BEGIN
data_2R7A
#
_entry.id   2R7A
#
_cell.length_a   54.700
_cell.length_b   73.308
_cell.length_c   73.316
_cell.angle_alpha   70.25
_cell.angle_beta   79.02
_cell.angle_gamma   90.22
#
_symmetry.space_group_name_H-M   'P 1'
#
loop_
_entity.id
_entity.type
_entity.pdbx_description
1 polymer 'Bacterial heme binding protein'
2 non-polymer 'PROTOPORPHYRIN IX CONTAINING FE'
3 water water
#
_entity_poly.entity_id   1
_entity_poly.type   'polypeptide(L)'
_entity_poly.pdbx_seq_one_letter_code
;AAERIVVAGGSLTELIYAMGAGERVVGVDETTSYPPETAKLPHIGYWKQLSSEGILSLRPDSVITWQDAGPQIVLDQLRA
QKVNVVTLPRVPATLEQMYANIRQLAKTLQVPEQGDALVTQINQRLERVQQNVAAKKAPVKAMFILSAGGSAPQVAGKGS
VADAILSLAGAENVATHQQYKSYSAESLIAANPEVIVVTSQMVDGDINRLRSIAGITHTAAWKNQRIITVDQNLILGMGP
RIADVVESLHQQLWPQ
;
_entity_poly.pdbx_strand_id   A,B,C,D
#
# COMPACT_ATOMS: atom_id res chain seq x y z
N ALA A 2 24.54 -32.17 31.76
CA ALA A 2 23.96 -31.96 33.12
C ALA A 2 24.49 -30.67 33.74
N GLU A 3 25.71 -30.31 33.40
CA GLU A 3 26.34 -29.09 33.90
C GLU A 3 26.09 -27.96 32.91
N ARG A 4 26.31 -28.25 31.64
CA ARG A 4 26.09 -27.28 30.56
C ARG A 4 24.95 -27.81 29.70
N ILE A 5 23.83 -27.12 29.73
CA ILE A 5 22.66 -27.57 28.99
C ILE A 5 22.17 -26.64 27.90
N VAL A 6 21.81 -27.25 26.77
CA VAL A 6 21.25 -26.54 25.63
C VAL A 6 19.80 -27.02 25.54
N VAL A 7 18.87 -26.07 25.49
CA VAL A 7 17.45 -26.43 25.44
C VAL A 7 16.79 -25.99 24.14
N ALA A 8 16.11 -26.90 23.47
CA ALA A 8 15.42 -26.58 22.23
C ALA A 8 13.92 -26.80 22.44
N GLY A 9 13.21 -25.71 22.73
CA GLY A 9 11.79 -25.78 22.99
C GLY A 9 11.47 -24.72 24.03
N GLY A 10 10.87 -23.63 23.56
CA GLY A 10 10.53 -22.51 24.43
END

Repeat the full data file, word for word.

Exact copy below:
data_2R7A
#
_entry.id   2R7A
#
_cell.length_a   54.700
_cell.length_b   73.308
_cell.length_c   73.316
_cell.angle_alpha   70.25
_cell.angle_beta   79.02
_cell.angle_gamma   90.22
#
_symmetry.space_group_name_H-M   'P 1'
#
loop_
_entity.id
_entity.type
_entity.pdbx_description
1 polymer 'Bacterial heme binding protein'
2 non-polymer 'PROTOPORPHYRIN IX CONTAINING FE'
3 water water
#
_entity_poly.entity_id   1
_entity_poly.type   'polypeptide(L)'
_entity_poly.pdbx_seq_one_letter_code
;AAERIVVAGGSLTELIYAMGAGERVVGVDETTSYPPETAKLPHIGYWKQLSSEGILSLRPDSVITWQDAGPQIVLDQLRA
QKVNVVTLPRVPATLEQMYANIRQLAKTLQVPEQGDALVTQINQRLERVQQNVAAKKAPVKAMFILSAGGSAPQVAGKGS
VADAILSLAGAENVATHQQYKSYSAESLIAANPEVIVVTSQMVDGDINRLRSIAGITHTAAWKNQRIITVDQNLILGMGP
RIADVVESLHQQLWPQ
;
_entity_poly.pdbx_strand_id   A,B,C,D
#
# COMPACT_ATOMS: atom_id res chain seq x y z
N ALA A 2 24.54 -32.17 31.76
CA ALA A 2 23.96 -31.96 33.12
C ALA A 2 24.49 -30.67 33.74
N GLU A 3 25.71 -30.31 33.40
CA GLU A 3 26.34 -29.09 33.90
C GLU A 3 26.09 -27.96 32.91
N ARG A 4 26.31 -28.25 31.64
CA ARG A 4 26.09 -27.28 30.56
C ARG A 4 24.95 -27.81 29.70
N ILE A 5 23.83 -27.12 29.73
CA ILE A 5 22.66 -27.57 28.99
C ILE A 5 22.17 -26.64 27.90
N VAL A 6 21.81 -27.25 26.77
CA VAL A 6 21.25 -26.54 25.63
C VAL A 6 19.80 -27.02 25.54
N VAL A 7 18.87 -26.07 25.49
CA VAL A 7 17.45 -26.43 25.44
C VAL A 7 16.79 -25.99 24.14
N ALA A 8 16.11 -26.90 23.47
CA ALA A 8 15.42 -26.58 22.23
C ALA A 8 13.92 -26.80 22.44
N GLY A 9 13.21 -25.71 22.73
CA GLY A 9 11.79 -25.78 22.99
C GLY A 9 11.47 -24.72 24.03
N GLY A 10 10.87 -23.63 23.56
CA GLY A 10 10.53 -22.51 24.43